Taxation and mobility in dualistic models – (and) some neglected issues of fiscal federalism

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Abstract

In this paper we present and confront the expected outcome of a raise in earnings taxes on the regional or sectoral allocation of labor force and employment. The basic frameworks are the benchmark dualistic scenarios. A single-input analysis of an homogeneous product economy is provided once extensions were designed to highlight the role of mobility barriers and how they interact with local wage-setting rules to determine regional allocation rather than trade issues or factor substitution. We report the main effects on equilibrium local after-tax wages, supply, employment and aggregate welfare surplus of a unilateral as well as a simultaneous unit tax increase of the (a) basic two-sector model in six different scenarios: free market; partial (one-sector) coverage with perfect intersector mobility; partial (one-sector) coverage with imperfect mobility (Harris-Todaro); multiple (two-sector) coverage with imperfect mobility (Bhagwati-Hamada); partial (one-sector) coverage with affiliation restrictions in the covered sector; partial (one-sector) coverage with limited employment generation ability in the traditional uncovered sector. Needless to say, the results would apply to any other production factor, one or other scenario being more appropriate for inference of the consequences of differential taxation systems.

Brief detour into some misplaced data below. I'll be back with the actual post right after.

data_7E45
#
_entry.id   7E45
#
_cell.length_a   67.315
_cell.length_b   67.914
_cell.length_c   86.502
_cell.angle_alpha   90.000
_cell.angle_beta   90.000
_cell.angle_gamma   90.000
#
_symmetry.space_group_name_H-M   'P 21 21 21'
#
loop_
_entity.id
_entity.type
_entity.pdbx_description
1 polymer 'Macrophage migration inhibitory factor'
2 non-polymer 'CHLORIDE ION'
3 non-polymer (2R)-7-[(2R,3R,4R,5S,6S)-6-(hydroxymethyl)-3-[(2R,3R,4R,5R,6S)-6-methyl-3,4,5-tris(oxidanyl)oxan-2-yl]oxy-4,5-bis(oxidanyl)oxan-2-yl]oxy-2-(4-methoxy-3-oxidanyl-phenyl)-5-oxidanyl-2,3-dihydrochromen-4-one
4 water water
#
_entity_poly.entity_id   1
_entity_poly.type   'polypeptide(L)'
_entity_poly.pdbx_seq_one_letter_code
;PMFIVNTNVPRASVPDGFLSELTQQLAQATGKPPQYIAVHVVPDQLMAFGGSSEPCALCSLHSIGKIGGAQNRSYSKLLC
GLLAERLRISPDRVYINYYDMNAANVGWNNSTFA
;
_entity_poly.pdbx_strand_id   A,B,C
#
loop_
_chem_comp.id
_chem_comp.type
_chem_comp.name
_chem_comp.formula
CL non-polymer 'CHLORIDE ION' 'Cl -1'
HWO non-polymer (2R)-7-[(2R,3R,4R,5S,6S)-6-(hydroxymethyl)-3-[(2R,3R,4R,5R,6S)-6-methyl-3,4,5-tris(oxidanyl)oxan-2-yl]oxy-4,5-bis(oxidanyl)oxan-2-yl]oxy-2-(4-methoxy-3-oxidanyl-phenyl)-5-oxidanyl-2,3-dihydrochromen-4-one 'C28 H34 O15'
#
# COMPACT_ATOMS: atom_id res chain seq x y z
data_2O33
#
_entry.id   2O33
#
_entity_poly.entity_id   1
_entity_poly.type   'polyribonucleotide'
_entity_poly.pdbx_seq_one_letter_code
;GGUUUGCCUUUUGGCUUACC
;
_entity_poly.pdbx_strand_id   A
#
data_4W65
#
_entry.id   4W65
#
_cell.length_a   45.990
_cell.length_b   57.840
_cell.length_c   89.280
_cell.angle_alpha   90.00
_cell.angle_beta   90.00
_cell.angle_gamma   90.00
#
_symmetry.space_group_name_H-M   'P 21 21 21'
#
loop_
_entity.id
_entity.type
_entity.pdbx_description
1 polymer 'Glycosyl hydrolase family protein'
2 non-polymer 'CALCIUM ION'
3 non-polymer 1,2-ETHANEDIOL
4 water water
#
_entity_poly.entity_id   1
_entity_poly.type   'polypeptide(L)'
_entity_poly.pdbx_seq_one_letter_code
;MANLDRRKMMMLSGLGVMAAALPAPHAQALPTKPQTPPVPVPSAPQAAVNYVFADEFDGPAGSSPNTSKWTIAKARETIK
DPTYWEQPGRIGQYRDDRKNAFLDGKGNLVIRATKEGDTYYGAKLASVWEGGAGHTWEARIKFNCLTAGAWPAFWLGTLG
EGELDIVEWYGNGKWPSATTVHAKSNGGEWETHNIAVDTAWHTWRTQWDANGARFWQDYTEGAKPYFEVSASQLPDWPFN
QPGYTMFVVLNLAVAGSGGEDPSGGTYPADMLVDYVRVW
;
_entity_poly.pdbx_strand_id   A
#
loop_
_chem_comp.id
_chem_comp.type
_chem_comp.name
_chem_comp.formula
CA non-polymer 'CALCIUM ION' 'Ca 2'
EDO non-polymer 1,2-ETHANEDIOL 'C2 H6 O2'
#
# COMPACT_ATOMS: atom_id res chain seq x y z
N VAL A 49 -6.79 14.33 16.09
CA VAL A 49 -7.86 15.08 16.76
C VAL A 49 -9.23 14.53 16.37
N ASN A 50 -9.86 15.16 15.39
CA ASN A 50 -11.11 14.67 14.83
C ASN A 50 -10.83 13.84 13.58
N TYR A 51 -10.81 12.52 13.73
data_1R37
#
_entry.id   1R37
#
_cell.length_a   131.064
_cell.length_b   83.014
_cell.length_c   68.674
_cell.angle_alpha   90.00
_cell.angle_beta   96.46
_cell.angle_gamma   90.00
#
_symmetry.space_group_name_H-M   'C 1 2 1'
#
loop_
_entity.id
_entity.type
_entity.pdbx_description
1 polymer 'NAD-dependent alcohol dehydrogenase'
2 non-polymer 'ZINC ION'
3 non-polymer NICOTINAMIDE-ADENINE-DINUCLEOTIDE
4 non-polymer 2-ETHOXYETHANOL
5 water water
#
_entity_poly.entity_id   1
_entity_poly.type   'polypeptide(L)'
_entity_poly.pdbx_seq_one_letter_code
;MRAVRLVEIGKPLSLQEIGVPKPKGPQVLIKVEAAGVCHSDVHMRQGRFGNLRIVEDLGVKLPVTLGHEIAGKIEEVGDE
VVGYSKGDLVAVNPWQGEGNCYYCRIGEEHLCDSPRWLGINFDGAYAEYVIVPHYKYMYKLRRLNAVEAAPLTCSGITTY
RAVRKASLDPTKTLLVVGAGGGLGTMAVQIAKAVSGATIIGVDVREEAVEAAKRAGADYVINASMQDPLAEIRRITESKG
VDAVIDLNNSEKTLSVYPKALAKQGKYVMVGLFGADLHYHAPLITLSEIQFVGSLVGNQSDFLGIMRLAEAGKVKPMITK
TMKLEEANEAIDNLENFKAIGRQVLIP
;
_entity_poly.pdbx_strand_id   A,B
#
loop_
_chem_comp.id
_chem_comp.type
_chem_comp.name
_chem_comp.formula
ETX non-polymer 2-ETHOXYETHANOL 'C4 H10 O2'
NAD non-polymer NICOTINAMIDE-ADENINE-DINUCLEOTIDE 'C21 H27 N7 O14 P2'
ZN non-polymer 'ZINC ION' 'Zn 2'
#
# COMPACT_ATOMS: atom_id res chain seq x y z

Original languageEnglish
Number of pages21
JournalJournal of Economics Library
Volume8
Issue number1
Publication statusPublished - 2021

Keywords

  • Taxation and migration
  • Taxation and mobility
  • Taxation and segmented labor markets
  • Regional labor markets
  • Fiscal federalism

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